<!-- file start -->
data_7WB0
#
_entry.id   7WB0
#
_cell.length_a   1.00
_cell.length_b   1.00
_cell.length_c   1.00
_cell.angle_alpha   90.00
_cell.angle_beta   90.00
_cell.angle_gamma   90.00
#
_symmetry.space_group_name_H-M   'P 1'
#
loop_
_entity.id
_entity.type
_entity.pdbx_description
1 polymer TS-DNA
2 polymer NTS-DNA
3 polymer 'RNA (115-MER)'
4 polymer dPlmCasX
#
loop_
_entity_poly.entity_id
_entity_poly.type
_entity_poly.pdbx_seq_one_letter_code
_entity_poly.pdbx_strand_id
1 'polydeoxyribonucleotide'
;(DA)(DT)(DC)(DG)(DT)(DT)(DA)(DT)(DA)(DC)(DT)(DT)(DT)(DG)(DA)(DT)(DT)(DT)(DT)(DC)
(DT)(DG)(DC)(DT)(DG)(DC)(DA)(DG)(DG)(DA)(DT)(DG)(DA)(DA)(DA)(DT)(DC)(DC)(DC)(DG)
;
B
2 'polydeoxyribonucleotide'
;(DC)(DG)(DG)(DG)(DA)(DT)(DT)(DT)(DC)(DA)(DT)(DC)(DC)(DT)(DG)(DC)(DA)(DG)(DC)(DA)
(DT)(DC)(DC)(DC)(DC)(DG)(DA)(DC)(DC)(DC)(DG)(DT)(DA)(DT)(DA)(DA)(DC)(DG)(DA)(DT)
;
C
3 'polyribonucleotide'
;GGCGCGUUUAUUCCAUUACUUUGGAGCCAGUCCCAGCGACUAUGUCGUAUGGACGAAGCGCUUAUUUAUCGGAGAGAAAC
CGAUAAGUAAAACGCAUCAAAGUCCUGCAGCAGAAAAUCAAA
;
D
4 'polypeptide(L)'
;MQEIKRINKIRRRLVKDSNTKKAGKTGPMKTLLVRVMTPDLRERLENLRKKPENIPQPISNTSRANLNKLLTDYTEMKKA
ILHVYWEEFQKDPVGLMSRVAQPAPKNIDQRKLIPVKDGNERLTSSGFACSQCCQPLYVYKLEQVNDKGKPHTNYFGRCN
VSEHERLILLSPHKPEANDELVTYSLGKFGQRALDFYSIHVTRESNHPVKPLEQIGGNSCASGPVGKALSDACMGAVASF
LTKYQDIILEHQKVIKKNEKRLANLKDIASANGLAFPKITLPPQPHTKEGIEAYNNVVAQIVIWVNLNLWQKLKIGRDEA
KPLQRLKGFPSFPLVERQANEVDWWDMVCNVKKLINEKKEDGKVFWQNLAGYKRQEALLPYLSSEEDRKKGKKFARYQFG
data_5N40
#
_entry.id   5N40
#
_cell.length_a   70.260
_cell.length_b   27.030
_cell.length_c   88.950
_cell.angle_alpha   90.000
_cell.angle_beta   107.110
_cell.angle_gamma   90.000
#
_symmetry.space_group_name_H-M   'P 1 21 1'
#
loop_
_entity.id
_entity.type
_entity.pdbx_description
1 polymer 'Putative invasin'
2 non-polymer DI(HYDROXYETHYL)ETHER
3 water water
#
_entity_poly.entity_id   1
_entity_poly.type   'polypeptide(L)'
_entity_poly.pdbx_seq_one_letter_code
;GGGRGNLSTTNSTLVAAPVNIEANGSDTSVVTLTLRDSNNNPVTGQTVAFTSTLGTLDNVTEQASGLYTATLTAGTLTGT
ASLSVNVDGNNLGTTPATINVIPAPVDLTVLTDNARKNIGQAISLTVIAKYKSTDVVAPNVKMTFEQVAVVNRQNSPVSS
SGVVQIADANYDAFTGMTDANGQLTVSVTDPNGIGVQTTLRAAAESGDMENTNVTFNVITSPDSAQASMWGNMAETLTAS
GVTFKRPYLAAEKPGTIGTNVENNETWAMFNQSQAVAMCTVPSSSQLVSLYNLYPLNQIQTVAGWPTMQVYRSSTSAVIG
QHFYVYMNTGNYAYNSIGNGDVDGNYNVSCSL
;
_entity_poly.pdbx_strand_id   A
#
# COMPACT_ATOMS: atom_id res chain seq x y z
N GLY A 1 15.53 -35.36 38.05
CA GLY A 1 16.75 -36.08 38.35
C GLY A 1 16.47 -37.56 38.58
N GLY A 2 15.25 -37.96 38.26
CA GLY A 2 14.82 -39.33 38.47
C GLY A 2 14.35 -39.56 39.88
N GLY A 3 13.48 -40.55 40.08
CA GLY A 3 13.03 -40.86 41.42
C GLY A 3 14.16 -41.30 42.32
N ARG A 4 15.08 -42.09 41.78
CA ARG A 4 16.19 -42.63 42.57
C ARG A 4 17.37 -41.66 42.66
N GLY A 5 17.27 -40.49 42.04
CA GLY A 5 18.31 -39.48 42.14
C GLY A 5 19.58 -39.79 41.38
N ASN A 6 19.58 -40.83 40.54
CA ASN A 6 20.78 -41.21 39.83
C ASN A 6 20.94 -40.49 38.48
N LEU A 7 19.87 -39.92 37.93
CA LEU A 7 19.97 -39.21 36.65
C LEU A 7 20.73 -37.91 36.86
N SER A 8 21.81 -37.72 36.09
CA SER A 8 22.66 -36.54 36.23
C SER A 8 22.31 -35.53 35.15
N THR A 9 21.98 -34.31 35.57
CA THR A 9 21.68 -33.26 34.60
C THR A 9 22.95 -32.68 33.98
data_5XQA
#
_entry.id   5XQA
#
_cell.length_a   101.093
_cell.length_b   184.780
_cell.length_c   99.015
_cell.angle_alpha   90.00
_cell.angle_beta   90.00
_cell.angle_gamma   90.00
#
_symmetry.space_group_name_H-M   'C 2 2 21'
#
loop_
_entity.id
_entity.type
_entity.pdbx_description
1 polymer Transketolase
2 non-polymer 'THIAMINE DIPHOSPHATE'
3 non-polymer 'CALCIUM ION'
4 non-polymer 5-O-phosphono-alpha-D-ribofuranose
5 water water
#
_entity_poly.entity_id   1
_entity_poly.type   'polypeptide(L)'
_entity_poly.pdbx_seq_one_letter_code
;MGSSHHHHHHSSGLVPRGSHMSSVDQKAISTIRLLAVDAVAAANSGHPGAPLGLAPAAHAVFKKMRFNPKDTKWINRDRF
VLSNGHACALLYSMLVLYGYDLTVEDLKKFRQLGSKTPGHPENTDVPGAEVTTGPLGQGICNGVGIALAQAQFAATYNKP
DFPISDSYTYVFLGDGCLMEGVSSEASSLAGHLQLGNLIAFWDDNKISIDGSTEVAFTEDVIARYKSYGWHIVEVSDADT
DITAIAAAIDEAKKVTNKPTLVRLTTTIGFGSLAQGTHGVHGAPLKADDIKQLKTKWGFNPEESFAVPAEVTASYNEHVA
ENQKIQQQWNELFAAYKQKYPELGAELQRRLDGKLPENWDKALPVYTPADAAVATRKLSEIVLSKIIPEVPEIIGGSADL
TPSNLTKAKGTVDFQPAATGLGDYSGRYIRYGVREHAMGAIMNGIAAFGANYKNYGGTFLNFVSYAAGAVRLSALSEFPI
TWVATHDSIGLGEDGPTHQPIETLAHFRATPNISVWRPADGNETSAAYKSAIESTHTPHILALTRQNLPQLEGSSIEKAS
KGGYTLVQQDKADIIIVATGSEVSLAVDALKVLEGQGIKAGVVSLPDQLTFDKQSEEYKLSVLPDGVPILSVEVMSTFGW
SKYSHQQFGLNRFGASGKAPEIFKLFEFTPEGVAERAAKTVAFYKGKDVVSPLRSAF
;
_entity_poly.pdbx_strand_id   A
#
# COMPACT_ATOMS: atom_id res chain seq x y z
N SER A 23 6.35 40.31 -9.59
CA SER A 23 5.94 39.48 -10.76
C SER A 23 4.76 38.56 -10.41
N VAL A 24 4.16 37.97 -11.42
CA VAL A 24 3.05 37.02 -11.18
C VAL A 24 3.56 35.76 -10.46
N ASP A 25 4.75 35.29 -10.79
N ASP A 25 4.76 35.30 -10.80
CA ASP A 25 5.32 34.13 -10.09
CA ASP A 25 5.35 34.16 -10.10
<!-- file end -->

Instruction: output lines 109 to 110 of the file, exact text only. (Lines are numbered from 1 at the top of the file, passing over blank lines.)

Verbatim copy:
data_5XQA
#